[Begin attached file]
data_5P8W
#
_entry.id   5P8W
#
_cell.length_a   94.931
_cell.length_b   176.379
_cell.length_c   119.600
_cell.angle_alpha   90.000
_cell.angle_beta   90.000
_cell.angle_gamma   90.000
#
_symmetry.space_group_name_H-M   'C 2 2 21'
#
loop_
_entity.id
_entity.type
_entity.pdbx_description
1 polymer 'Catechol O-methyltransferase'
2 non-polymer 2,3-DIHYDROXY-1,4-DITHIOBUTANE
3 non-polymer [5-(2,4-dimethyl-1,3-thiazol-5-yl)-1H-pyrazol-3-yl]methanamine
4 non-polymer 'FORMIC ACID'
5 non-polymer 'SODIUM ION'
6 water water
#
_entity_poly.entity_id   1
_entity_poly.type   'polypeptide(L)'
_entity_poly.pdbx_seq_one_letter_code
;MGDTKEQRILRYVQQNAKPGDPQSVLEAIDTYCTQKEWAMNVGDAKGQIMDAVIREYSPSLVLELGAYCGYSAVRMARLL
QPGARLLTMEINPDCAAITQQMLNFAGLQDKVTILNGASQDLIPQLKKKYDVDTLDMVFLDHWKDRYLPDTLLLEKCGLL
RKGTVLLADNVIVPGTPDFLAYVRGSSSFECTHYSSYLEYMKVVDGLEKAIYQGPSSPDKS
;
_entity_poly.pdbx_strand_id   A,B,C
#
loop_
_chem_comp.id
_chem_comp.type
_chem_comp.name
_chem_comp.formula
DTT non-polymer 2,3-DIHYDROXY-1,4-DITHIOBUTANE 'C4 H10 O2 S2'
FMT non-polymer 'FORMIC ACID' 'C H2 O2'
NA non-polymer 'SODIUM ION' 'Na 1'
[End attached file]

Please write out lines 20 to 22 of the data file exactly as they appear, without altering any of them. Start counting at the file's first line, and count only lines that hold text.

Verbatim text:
3 non-polymer [5-(2,4-dimethyl-1,3-thiazol-5-yl)-1H-pyrazol-3-yl]methanamine
4 non-polymer 'FORMIC ACID'
5 non-polymer 'SODIUM ION'